In book 8, chapter 6, of The Hunchback of Notre Dame, the Gypsy girl, Esmeralda, is saved from hanging by Quasimodo, the hunchbacked bellringer of the Cathedral of Notre Dame in Paris.
In book 9, chapter 2, Esmeralda has recovered her senses after being carried away by Quasimodo to sanctuary in the Cathedral.
[S]he turned to Quasimodo, who was standing in front of her, and who terrified her; she said to him,—
“Why have you saved me?”
He gazed at her with anxiety, as though seeking to divine what she was saying to him. She repeated her question. Then he gave her a profoundly sorrowful glance and fled.
Quasimodo doesn't answer her because he doesn't know what Esmeralda is saying. Quasimodo is deaf.
In chapter 3, after an unaccustomed good night's sleep, Esmeralda wakes up in a tiny room near the roof of the Cathedral, where Quasimodo has taken her. Quasimodo tells her that he's deaf but that he can understand what she's saying if she uses gestures in addition to talking to him.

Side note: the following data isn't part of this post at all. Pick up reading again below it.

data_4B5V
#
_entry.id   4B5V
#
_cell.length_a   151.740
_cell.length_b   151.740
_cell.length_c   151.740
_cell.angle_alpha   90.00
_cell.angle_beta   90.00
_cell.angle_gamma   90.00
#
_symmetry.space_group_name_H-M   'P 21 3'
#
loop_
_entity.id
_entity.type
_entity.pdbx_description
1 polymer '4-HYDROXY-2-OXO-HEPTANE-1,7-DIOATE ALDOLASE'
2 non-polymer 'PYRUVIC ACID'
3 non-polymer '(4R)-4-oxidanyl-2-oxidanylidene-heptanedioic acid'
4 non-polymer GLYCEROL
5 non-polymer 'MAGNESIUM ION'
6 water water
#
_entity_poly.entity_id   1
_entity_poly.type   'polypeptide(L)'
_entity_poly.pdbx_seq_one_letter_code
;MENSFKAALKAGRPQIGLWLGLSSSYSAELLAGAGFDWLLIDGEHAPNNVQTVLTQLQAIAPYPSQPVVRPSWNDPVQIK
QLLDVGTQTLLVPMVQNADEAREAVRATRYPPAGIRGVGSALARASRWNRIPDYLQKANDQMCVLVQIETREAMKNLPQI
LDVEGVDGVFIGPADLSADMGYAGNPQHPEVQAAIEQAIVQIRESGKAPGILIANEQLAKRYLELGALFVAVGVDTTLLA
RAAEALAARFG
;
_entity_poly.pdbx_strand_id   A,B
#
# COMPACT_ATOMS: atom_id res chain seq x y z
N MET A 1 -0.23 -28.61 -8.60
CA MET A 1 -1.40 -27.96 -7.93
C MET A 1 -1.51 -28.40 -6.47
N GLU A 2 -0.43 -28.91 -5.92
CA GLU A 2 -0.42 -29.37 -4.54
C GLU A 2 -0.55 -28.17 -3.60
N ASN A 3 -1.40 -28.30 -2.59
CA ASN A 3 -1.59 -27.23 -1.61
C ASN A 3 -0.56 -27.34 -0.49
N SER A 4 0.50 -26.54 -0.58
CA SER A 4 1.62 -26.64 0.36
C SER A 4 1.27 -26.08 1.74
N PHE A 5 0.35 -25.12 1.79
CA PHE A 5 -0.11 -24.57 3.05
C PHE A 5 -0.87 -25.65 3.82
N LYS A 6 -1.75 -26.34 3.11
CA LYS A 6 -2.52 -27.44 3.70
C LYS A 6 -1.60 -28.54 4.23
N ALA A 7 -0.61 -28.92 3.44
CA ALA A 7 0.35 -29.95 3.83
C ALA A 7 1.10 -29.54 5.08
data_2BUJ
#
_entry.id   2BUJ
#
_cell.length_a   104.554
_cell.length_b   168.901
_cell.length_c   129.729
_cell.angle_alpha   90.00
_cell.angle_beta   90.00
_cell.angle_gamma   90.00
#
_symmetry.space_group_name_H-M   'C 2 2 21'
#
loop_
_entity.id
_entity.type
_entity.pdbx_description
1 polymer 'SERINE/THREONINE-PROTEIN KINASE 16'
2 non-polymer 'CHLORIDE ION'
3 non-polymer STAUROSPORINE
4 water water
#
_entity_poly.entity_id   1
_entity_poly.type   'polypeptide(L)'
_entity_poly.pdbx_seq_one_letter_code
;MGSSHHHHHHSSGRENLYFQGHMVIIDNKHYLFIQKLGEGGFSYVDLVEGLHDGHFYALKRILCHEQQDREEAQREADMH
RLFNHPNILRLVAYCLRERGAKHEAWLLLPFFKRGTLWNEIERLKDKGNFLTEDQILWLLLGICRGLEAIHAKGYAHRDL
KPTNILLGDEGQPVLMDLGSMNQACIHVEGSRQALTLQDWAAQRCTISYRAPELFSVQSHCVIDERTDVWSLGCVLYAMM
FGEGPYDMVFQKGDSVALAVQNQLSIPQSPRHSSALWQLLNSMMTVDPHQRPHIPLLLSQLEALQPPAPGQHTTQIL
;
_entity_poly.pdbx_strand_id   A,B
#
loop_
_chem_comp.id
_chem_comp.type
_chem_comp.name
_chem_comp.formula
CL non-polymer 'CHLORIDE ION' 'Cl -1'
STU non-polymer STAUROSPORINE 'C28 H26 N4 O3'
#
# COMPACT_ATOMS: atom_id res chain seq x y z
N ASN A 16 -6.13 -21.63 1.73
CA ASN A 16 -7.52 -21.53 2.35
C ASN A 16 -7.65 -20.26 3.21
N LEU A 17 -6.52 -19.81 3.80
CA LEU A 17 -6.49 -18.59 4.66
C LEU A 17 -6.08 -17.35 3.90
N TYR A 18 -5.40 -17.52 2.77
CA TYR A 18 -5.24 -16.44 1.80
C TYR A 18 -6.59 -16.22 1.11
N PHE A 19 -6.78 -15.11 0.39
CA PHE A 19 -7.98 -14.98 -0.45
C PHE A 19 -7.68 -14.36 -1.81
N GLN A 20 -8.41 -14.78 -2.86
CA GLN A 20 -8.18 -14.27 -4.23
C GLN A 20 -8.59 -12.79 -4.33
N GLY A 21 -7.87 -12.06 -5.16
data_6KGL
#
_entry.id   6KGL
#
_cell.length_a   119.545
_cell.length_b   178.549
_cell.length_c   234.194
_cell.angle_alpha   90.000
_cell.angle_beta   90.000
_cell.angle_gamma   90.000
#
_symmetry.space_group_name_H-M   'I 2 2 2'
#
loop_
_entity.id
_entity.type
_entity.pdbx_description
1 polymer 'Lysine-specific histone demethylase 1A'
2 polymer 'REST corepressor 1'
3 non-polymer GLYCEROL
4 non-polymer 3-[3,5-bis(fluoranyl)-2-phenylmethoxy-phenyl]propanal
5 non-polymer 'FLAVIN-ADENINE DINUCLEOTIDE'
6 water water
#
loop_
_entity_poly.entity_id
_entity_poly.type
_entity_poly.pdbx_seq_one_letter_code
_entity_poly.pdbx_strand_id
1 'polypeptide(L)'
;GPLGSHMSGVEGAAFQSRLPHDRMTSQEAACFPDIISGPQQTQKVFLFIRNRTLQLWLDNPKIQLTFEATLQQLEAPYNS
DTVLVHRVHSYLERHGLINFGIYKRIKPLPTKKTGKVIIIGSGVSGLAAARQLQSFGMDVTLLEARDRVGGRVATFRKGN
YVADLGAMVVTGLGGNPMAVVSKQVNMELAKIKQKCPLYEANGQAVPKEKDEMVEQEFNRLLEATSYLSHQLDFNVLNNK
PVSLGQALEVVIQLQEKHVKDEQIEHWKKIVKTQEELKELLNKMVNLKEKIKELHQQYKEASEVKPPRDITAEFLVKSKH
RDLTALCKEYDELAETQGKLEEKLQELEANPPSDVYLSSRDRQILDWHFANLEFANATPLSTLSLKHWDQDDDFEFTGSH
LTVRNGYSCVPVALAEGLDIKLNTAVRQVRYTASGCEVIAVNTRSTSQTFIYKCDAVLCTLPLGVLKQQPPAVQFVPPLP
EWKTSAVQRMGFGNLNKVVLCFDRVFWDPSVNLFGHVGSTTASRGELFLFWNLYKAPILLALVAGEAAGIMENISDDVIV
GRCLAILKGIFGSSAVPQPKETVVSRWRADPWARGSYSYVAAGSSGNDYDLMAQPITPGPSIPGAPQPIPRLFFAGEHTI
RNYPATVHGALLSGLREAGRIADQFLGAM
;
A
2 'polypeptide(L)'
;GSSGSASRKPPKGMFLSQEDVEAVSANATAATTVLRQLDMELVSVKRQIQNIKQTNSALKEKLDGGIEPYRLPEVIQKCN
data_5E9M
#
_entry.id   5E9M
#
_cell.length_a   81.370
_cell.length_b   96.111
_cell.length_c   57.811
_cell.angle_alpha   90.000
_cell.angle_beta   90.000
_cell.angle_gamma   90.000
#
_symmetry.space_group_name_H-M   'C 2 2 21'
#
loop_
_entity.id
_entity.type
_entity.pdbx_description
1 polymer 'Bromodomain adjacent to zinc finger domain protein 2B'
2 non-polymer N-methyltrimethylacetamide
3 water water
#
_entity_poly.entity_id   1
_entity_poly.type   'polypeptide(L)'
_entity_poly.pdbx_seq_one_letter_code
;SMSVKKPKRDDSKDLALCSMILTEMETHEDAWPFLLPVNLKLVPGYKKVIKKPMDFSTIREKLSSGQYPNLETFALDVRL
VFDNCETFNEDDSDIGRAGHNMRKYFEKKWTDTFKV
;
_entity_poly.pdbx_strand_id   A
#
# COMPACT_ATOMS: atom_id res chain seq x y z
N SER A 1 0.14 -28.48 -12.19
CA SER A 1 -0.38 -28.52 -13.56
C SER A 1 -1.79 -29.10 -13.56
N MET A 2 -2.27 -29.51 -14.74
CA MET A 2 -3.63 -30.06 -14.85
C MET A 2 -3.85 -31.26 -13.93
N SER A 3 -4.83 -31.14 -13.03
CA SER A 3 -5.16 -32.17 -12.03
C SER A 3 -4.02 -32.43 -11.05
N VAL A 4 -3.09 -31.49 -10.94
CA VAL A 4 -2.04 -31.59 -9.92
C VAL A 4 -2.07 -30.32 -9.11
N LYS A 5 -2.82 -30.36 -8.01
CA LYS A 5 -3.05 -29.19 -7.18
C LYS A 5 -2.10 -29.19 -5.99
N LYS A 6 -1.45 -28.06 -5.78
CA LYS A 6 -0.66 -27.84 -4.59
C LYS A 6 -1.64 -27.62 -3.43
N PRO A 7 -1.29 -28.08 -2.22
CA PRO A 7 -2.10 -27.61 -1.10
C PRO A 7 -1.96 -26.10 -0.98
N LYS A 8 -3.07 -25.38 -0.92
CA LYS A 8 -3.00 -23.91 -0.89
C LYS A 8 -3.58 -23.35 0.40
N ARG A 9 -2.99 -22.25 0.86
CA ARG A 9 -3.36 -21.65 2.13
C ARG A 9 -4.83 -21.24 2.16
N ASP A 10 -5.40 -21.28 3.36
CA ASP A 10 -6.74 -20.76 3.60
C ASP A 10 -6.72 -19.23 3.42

"And then, I shall very soon know your wish from the movement of your lips, from your look.”
Then Esmeralda asks Quasimodo the same question.
“Well!” she interposed with a smile, “tell me why you saved me.”
This time, Quasimodo answers her.
“I understand,” he replied. “You ask me why I saved you. You have forgotten a wretch who tried to abduct you one night, a wretch to whom you rendered succor on the following day on their infamous pillory. A drop of water and a little pity,—that is more than I can repay with my life. You have forgotten that wretch; but he remembers it.”
Quasimodo saved Esmeralda from execution because she once pitied him, gave him water to drink, and gave him a sense of dignity in his suffering.
Quasimodo also loves her, of course, but he can't bring himself to say this.